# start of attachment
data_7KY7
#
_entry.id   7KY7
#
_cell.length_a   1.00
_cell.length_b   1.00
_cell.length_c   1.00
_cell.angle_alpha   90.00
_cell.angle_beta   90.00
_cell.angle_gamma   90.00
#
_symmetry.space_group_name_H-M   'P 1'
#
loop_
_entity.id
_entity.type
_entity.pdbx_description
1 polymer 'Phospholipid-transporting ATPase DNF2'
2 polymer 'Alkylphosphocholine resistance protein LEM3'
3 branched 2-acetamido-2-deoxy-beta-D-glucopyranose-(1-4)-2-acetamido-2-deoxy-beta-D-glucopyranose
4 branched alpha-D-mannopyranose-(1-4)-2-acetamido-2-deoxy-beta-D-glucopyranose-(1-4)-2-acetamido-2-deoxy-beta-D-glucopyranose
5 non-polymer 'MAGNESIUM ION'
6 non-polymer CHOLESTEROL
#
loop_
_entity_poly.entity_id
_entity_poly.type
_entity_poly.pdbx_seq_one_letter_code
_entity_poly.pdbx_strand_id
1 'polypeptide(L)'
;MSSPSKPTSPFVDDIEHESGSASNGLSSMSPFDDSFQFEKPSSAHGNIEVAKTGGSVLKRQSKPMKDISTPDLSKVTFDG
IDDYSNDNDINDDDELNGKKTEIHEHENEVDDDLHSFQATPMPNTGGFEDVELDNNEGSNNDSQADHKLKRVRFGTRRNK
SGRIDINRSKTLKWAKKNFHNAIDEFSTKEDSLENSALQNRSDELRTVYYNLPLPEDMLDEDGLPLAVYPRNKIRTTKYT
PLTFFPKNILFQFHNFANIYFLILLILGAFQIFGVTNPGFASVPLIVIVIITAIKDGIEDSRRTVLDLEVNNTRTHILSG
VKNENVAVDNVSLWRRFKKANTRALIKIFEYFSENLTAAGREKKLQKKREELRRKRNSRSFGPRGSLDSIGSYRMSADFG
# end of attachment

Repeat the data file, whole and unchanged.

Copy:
data_7KY7
#
_entry.id   7KY7
#
_cell.length_a   1.00
_cell.length_b   1.00
_cell.length_c   1.00
_cell.angle_alpha   90.00
_cell.angle_beta   90.00
_cell.angle_gamma   90.00
#
_symmetry.space_group_name_H-M   'P 1'
#
loop_
_entity.id
_entity.type
_entity.pdbx_description
1 polymer 'Phospholipid-transporting ATPase DNF2'
2 polymer 'Alkylphosphocholine resistance protein LEM3'
3 branched 2-acetamido-2-deoxy-beta-D-glucopyranose-(1-4)-2-acetamido-2-deoxy-beta-D-glucopyranose
4 branched alpha-D-mannopyranose-(1-4)-2-acetamido-2-deoxy-beta-D-glucopyranose-(1-4)-2-acetamido-2-deoxy-beta-D-glucopyranose
5 non-polymer 'MAGNESIUM ION'
6 non-polymer CHOLESTEROL
#
loop_
_entity_poly.entity_id
_entity_poly.type
_entity_poly.pdbx_seq_one_letter_code
_entity_poly.pdbx_strand_id
1 'polypeptide(L)'
;MSSPSKPTSPFVDDIEHESGSASNGLSSMSPFDDSFQFEKPSSAHGNIEVAKTGGSVLKRQSKPMKDISTPDLSKVTFDG
IDDYSNDNDINDDDELNGKKTEIHEHENEVDDDLHSFQATPMPNTGGFEDVELDNNEGSNNDSQADHKLKRVRFGTRRNK
SGRIDINRSKTLKWAKKNFHNAIDEFSTKEDSLENSALQNRSDELRTVYYNLPLPEDMLDEDGLPLAVYPRNKIRTTKYT
PLTFFPKNILFQFHNFANIYFLILLILGAFQIFGVTNPGFASVPLIVIVIITAIKDGIEDSRRTVLDLEVNNTRTHILSG
VKNENVAVDNVSLWRRFKKANTRALIKIFEYFSENLTAAGREKKLQKKREELRRKRNSRSFGPRGSLDSIGSYRMSADFG